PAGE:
Keeping pets and babies safe together

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Previously a mom to only four-legged babies, my life has changed! My husband and I welcomed our first child last September. While our new normal is quite the whirlwind, we recognized that our dogs were in for a huge change as well.

To help me through my journey as a new mom and to educate others about child and pet safety, I spoke with Emily Coleman, Certified Professional Dog Trainer and owner of Canine Solutions. While there’s no scientific proof, many experts say dogs can sense when their owner is pregnant. Pets don’t understand a new baby will be joining the family in nine months, but they can notice differences in mood, posture, behavior and body chemistry. It’s common for dogs to either be more overprotective and on high alert or extremely clingy and we’ve seen this in the behavior of both of our dogs.

Preparing in Advance
I prepared well in advance for our baby’s arrival. Since our dogs were the center of our world, we wanted to ensure they were equally as prepared to help ease the transition. Emily explains that dogs, like babies, are very routine oriented and disruptions to their routine can cause stress. “One of the best things to do in advance is to bring in new baby gear as early as possible. Let your dog get used to the playpen, bassinet, stroller and other items before the baby arrives.”

Be sure to invest in a baby gate and an exercise pen to provide a barrier where necessary. It’s also important to give your dog a quiet place to sleep, since lack of sleep can have a negative effect on a dog’s behavior just as it can the parent’s.

Introducing Babies to Pets
When you bring a new baby home, your dog will face an overwhelming number of different sights, sounds and smells. Some of these may even be upsetting, especially if your pet hasn’t had opportunities to spend time with children before. Emily cautions to take your time with introductions.

Before your baby comes home, have someone bring your pet a blanket or item of clothing that smells like the baby. Greet your pet first upon arriving home. Once they calm down, let your pet smell the new baby and get acquainted. Slow introductions will allow your pup to see, interact with and adapt to the new arrival. Continue to reinforce basic obedience when the dog is in close proximity to the baby.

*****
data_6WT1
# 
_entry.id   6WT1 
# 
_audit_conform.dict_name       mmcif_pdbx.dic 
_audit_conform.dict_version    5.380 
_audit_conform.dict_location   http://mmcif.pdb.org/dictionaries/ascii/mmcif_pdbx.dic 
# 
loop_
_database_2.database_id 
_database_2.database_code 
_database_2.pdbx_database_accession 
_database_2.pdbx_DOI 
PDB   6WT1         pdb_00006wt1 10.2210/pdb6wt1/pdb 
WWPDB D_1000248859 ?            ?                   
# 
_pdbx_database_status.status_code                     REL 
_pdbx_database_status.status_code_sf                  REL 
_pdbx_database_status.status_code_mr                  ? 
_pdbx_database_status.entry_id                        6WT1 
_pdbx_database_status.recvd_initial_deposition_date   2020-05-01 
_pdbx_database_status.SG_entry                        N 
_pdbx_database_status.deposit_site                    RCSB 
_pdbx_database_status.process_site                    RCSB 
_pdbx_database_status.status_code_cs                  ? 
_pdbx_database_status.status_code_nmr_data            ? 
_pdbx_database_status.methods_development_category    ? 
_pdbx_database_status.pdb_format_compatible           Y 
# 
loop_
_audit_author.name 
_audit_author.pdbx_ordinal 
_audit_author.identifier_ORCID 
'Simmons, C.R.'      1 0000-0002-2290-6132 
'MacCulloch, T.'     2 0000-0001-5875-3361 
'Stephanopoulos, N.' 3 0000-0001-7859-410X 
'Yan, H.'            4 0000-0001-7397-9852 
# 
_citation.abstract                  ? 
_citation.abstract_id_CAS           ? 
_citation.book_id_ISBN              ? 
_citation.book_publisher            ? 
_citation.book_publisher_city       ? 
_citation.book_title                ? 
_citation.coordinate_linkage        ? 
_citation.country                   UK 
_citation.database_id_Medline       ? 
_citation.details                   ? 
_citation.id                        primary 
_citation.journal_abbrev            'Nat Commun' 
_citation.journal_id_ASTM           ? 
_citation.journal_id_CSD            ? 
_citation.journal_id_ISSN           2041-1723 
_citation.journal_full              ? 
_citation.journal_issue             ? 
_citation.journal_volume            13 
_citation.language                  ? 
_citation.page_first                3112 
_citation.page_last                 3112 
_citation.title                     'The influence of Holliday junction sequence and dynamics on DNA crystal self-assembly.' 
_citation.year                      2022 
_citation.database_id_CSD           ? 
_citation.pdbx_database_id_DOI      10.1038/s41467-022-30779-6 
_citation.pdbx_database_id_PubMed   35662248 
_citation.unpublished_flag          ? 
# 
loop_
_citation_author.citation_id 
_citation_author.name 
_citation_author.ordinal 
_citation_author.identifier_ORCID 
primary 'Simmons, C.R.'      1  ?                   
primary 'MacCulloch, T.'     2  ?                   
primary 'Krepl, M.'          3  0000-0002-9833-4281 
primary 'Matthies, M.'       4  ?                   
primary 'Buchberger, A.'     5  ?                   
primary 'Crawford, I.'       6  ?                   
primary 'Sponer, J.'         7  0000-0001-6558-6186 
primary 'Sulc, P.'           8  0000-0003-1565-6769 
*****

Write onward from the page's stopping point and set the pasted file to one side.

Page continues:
“Baby wearing” is a great way to keep your baby safe and still keep your hands free. When nursing or bottle feeding, have your partner give your pet treats so they associate feedings with positive reinforcement. Include your pet in baby-related activities such as changing a diaper and talk to both “babies” during the activity. This will help your pet view your baby as less of a stranger.

During the first few weeks, your pet may misbehave due to extra stimulation. Instead of scolding your pet, redirect them toward something that will make him happy, such as a new toy.

Addressing Warning Signs
While I’m guilty of thinking our dogs would never hurt anyone and aren’t capable of violence, I’m realistic. According to the CDC, more than 4.7 million dog-bite incidents occur in the United States every year. Of those attacks, 800,000 of these Americans will seek medical attention; half are children. “We’d all like to think that our dog would never bite and the reality is that there are so many factors that go into whether or not a dog might bite that it’s impossible to say anything like that with 100 percent guarantee,” notes Emily.

She advises if you leave a room, take the baby, take the dog, or take both. Effective supervision frequently means not allowing your dog unrestricted access to your child. “Children often inadvertently hurt dogs in their inquisitive explorations. Never allow your child to interact with the dog when he is eating, chewing a bone or sleeping.”

Knowing how to read your dog’s body language is crucial. Be aware of subtle gestures such as yawns, tongue flicks, lip licking and head turns, which can indicate anxiety. Enroll your dog in basic obedience training to maintain a certain amount of normalcy even when environmental variables change.

Teach your child to avoid dogs that are growling, baring their teeth, or whose fur is standing on end. Instruct your child never to stare into a dog’s eyes, which can antagonize it. Show your child how to stroke a pup’s back and sides, instead of reaching over their head.

Education and Resources
Many professional trainers provide in-home training that include topics such as how to prepare your dog for an impending arrival, teaching your dog to relinquish stolen items and to walk nicely beside the stroller.

Finally, Emily recommends The Other End of the Leash by Patricia McConnell, as it provides insight on why dogs behave the way they do and how their humans can better relate. ■